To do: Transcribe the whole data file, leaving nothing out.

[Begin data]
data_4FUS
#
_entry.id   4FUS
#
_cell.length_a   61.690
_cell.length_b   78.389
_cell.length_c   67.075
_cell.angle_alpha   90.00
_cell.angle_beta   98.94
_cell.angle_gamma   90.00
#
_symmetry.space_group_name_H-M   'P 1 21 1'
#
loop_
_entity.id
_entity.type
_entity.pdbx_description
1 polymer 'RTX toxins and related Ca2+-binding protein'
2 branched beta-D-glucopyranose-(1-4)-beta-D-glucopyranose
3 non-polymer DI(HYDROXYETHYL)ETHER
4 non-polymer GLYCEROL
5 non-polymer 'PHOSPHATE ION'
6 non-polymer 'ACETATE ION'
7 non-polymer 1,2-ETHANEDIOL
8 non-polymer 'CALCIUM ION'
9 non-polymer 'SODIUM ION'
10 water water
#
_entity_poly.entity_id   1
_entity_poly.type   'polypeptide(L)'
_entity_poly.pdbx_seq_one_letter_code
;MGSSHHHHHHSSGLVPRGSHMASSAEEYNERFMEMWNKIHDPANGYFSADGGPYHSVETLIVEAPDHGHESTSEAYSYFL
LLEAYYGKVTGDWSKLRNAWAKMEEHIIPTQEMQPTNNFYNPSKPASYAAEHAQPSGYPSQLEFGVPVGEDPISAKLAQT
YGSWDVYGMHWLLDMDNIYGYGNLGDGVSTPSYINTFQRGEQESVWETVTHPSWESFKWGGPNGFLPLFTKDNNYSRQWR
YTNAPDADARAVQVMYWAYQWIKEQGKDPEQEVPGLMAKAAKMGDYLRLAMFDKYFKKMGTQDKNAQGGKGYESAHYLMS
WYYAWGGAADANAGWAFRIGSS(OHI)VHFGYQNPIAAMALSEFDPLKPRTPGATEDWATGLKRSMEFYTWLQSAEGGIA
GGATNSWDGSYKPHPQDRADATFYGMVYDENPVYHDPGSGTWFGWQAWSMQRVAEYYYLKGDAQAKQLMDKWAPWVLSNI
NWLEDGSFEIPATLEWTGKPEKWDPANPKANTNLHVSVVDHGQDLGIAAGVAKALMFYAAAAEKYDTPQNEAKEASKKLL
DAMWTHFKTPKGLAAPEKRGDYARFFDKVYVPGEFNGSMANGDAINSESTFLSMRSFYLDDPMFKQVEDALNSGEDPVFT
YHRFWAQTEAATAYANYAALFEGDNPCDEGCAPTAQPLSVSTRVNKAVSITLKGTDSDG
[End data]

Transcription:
data_4FUS
#
_entry.id   4FUS
#
_cell.length_a   61.690
_cell.length_b   78.389
_cell.length_c   67.075
_cell.angle_alpha   90.00
_cell.angle_beta   98.94
_cell.angle_gamma   90.00
#
_symmetry.space_group_name_H-M   'P 1 21 1'
#
loop_
_entity.id
_entity.type
_entity.pdbx_description
1 polymer 'RTX toxins and related Ca2+-binding protein'
2 branched beta-D-glucopyranose-(1-4)-beta-D-glucopyranose
3 non-polymer DI(HYDROXYETHYL)ETHER
4 non-polymer GLYCEROL
5 non-polymer 'PHOSPHATE ION'
6 non-polymer 'ACETATE ION'
7 non-polymer 1,2-ETHANEDIOL
8 non-polymer 'CALCIUM ION'
9 non-polymer 'SODIUM ION'
10 water water
#
_entity_poly.entity_id   1
_entity_poly.type   'polypeptide(L)'
_entity_poly.pdbx_seq_one_letter_code
;MGSSHHHHHHSSGLVPRGSHMASSAEEYNERFMEMWNKIHDPANGYFSADGGPYHSVETLIVEAPDHGHESTSEAYSYFL
LLEAYYGKVTGDWSKLRNAWAKMEEHIIPTQEMQPTNNFYNPSKPASYAAEHAQPSGYPSQLEFGVPVGEDPISAKLAQT
YGSWDVYGMHWLLDMDNIYGYGNLGDGVSTPSYINTFQRGEQESVWETVTHPSWESFKWGGPNGFLPLFTKDNNYSRQWR
YTNAPDADARAVQVMYWAYQWIKEQGKDPEQEVPGLMAKAAKMGDYLRLAMFDKYFKKMGTQDKNAQGGKGYESAHYLMS
WYYAWGGAADANAGWAFRIGSS(OHI)VHFGYQNPIAAMALSEFDPLKPRTPGATEDWATGLKRSMEFYTWLQSAEGGIA
GGATNSWDGSYKPHPQDRADATFYGMVYDENPVYHDPGSGTWFGWQAWSMQRVAEYYYLKGDAQAKQLMDKWAPWVLSNI
NWLEDGSFEIPATLEWTGKPEKWDPANPKANTNLHVSVVDHGQDLGIAAGVAKALMFYAAAAEKYDTPQNEAKEASKKLL
DAMWTHFKTPKGLAAPEKRGDYARFFDKVYVPGEFNGSMANGDAINSESTFLSMRSFYLDDPMFKQVEDALNSGEDPVFT
YHRFWAQTEAATAYANYAALFEGDNPCDEGCAPTAQPLSVSTRVNKAVSITLKGTDSDG